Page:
“Being bad” is an attitude that runs rampant in eating situations and is bound to get you into a heap of trouble. The behavior is so common and accepted that you might not realize its destructiveness and that it lies at the heart of acting out and self-sabotage. This kind of immature rebellion—using “being bad” to feel good—arises in all sorts of realms: shopping, money, work, chores, and living by rules in general.
The attitude is summed up in the words, “I’m being bad” accompanying behavior that flaunts rules or principles or any perceived set of “shoulds.” Such as...Although your bank balance is low, you buy that new cell phone because of its bells and whistles, and while forking over the plastic smirk and think, “I’m so bad.” Angry at your boss, you sneak an extra 15 minutes on your lunch break as, “I’m being bad, but so what?” flashes across your mind. You promise your boyfriend you’ll stop being such a flirt, but coo and smile at your new hunky co-worker and tell yourself, “Ooo, am I bad!” You sneak a cigarette, then dowse yourself with perfume so your spouse won’t smell it and feel uneasy but also deliciously brazen about how bad you’re being.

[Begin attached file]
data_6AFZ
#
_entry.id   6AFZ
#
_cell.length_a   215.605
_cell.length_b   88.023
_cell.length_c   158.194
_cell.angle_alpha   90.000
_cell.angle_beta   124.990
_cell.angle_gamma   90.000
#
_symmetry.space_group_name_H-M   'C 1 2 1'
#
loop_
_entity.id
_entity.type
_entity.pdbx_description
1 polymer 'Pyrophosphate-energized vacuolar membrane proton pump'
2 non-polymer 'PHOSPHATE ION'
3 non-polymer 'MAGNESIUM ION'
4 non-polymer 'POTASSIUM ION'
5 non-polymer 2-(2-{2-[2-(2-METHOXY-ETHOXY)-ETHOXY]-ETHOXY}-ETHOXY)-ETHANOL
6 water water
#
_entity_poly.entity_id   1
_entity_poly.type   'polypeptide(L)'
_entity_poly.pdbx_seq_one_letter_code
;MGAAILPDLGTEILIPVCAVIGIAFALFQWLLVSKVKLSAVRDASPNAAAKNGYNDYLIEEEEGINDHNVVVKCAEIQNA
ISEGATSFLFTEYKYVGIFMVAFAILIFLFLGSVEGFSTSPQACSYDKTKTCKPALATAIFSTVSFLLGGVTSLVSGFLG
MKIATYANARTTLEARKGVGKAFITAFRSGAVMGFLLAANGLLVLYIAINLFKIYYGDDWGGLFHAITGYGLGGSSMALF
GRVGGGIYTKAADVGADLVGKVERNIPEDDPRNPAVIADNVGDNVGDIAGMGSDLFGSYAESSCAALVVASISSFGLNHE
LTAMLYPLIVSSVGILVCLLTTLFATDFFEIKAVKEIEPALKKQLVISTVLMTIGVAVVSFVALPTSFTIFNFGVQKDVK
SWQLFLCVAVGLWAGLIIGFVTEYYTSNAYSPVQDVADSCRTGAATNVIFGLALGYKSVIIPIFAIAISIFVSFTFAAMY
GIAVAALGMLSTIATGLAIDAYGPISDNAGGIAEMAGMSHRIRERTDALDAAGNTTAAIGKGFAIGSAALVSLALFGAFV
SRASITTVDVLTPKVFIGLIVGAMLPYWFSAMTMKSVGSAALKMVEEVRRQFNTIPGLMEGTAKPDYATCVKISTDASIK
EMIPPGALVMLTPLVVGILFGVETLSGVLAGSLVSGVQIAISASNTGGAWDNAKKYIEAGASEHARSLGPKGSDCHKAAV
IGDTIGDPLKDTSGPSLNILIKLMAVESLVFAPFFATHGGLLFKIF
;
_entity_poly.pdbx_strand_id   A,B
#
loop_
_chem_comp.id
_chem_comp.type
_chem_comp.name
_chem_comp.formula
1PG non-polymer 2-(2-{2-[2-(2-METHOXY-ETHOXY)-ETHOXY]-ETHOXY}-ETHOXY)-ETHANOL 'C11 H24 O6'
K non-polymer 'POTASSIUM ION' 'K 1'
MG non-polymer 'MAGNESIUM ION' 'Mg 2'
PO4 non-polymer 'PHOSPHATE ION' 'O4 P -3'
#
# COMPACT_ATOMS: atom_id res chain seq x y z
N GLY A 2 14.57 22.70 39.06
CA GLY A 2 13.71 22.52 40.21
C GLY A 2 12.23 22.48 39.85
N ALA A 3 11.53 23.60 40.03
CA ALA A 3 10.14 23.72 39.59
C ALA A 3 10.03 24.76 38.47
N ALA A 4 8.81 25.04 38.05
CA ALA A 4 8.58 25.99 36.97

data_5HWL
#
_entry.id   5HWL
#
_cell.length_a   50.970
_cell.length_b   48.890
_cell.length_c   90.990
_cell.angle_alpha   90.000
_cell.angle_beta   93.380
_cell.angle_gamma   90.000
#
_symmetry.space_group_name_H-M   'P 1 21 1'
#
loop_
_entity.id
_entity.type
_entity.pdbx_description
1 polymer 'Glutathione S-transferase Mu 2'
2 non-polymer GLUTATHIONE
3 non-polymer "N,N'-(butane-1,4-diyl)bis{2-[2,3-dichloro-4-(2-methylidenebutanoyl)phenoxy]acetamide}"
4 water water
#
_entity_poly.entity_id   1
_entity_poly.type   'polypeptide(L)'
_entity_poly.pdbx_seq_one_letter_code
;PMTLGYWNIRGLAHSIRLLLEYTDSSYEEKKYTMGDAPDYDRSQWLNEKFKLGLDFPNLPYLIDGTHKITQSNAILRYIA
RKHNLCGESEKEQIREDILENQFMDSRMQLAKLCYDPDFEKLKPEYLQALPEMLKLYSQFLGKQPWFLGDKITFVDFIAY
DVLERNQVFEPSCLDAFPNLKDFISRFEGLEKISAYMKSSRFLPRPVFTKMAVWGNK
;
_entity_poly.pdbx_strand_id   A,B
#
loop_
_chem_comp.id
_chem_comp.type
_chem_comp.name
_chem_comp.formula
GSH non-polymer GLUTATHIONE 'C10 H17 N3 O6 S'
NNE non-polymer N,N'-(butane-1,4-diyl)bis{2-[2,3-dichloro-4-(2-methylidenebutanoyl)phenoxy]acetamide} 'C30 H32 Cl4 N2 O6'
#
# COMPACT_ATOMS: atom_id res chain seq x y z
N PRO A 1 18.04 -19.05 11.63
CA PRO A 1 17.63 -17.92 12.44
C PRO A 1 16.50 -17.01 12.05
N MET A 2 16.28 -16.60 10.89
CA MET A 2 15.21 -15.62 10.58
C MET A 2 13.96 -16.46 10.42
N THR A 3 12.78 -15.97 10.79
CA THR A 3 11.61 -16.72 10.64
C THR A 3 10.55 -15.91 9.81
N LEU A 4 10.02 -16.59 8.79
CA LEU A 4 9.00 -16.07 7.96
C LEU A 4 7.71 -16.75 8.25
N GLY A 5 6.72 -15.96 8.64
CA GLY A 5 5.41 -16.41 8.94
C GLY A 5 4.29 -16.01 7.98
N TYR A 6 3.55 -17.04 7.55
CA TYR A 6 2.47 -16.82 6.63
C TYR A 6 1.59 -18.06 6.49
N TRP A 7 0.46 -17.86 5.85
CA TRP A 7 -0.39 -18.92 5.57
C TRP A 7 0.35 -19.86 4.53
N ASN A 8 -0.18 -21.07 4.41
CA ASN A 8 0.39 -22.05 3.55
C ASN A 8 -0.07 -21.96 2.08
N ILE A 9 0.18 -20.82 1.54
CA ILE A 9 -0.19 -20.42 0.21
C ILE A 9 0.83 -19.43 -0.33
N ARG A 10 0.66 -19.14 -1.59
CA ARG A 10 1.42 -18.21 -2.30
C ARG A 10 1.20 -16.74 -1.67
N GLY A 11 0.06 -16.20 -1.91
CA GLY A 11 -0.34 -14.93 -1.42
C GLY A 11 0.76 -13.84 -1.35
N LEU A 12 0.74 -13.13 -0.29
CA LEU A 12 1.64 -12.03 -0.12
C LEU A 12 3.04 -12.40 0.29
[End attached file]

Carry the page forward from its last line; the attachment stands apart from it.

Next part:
The good/bad issue crops up frequently in the food arena. You may even eat a “forbidden” food just to get that “I’m bad” rush cause it feels so darned good to break rules. “Being bad” situations fall into two categories. Sometimes you are really doing something that’s against your best interest: overspending, abusing food, getting back at someone in a passive-aggressive way. Other times, though, what you’re doing is fine, healthy and good for you and you only perceive it to be bad, such as eating a piece of chocolate cake or lasagna when you’re hungry and that’s what your taste buddies are screaming for. Or spending money on yourself because you need something but aren’t used to being nice to yourself. Or taking a few minutes more on your lunch break to really unwind and distress rather than rushing back to work.
The whole concept of good and bad starts in childhood and should stay there. Whether you’re “being bad” in ways that don’t serve you or believing you’re bad when you’re not, you’re really rebelling against the harshness of how things were back then. Thinking in terms of good or bad is not helpful around food or anything else. Considering what’s sensible and rational, what will make you proud or ashamed, and what’s in your long-term best interest are the only healthy approaches to decision-making. As soon as you find yourself thinking, “I’m bad,” stop right there. Then forget good and bad and focus on the choice at hand and whether or not it’s going to serve you well in the long run.